Dieter Rams is widely regarded as one of the most influential industrial designers of our time. Many of his works have achieved iconic status, while his ideas—in particular his advocacy for "less but better" design—have proved formative for a contemporary culture concerned with design ethics and sustainability. For more than 40 years, Rams was the lead designer for the German electrical appliance company, Braun, and the British furniture company Vitsœ. The exhibition, originally organized and produced by Suntory Museum Osaka in collaboration with Fuchu Art Museum in Japan, presents a survey of the designer's work and includes a section on the legacy of Rams in contemporary design.
Ever concerned with craft and technique, Rams (b. 1932) studied architecture at the Werkkunstschule Wiesbaden. After working for architect Otto Apel in the 1950s, Rams joined the electronic devices manufacturer Braun in 1961 as chief of design, a position he kept until 1995. While at Braun, Rams ushered in a new wave of holistic attention to domestic products, forever changing the relationship between design and the consumer. With over 500 products designed by him and his team, Rams's contribution to the history of industrial design is immense. Simultaneous to Rams's work with Braun, he collaborated with German company Vitsœ & Zapf (later British Vitsœ), which started production of his furniture designs in 1959. In 1960 Rams designed the acclaimed 606 Universal Shelving System, which is still being produced by Vitsœ today.
Rams's personal vision and philosophy was so entwined with the Braun brand and image that it is no wonder that the two names are nearly synonymous. In a 1989 interview with Taz magazine about Braun, Rams responded as both designer and company: "We are economical with form and colour, prioritize simple forms, avoid unnecessary complexity, do without ornament. Instead [there is] order and clarification. We measure every detail against the question of whether it serves function and facilitates handling."
The exhibition will feature a vast array of the prolific designer's oeuvre, framing the works within the historical context as well as presenting a small selection of contemporary works inspired by Rams's coherent balance of aesthetics and functionality. Models and designs by Rams, never before shown to the public, will be presented as a means of reconstructing the development process and his specific design methodology. The Braun and Vitsœ corporate identity including some advertising and print media will also be presented.
Good Design Is Innovative— The possibilities for innovation are not, by any means, exhausted. Technological development is always offering new opportunities for innovative design. But innovative design always develops in tandem with innovative technology, and can never be an end in itself.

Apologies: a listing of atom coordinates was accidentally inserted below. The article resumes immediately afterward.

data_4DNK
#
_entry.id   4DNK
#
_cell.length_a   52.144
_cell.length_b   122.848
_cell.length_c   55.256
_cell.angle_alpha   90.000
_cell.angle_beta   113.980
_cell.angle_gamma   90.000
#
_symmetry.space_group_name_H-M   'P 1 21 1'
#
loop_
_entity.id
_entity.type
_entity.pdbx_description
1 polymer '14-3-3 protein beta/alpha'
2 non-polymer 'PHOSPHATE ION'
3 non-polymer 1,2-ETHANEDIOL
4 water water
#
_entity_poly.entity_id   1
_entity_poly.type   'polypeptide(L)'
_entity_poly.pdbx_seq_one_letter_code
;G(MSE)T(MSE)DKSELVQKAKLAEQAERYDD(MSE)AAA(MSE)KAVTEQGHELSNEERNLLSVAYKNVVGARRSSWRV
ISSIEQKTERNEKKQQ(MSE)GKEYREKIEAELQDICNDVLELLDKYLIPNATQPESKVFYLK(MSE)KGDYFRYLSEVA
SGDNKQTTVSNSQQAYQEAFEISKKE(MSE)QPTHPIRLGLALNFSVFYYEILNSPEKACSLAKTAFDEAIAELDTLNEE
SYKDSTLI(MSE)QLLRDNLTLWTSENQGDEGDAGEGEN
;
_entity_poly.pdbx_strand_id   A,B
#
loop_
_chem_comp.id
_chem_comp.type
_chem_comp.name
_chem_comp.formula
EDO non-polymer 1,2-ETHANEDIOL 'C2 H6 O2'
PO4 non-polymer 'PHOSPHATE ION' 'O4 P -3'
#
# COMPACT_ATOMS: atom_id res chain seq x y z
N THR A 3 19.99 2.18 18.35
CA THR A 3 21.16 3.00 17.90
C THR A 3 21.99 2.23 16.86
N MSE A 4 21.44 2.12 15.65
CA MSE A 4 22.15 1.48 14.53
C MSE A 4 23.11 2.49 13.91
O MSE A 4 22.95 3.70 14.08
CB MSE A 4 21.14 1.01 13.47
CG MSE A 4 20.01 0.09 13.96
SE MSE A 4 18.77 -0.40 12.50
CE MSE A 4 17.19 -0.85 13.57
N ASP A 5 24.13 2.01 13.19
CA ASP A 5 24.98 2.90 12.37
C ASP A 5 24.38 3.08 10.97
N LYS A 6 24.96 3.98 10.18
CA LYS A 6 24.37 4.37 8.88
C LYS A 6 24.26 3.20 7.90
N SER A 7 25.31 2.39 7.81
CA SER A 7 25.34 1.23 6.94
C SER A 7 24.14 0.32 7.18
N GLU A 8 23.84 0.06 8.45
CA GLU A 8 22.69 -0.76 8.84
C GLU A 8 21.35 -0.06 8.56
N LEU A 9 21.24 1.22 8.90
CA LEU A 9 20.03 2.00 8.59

Good Design Makes a Product Useful—A product is bought to be used. It has to satisfy certain criteria, not only functional but also psychological and aesthetic. Good design emphasizes the usefulness of a product while disregarding anything that could possibly detract from it.
Good Design Is Aesthetic—The aesthetic quality of a product is integral to its usefulness because products are used every day and have an effect on people and their well-being. Only well-executed objects can be beautiful.
Good Design Makes A Product Understandable—It clarifies the product's structure. Better still, it can make the product clearly express its function by making use of the user's intuition. At best, it is self-explanatory.
Good Design Is Unobtrusive— Products fulfilling a purpose are like tools. They are neither decorative objects nor works of art. Their design should therefore be both neutral and restrained, to leave room for the user's self-expression.
We are economical with form and colour, prioritize simple forms, avoid unnecessary complexity, do without ornament.
Good Design Is Long-lasting— It avoids being fashionable and therefore never appears antiquated. Unlike fashionable design, it lasts many years – even in today's throwaway society.
Good Design Is Thorough Down to the Last Detail—Nothing must be arbitrary or left to chance. Care and accuracy in the design process show respect towards the consumer.
Good Design Is Environmentally Friendly—Design makes an important contribution to the preservation of the environment. It conserves resources and minimises physical and visual pollution throughout the lifecycle of the product.
Good Design Is as Little Design as Possible—Less, but better – because it concentrates on the essential aspects, and the products are not burdened with non-essentials. Back to purity, back to simplicity.
until February 20, 2012
San Francisco Museum of Modern Art
Organized by Joseph Becker, SFMOMA assistant curator of architecture and design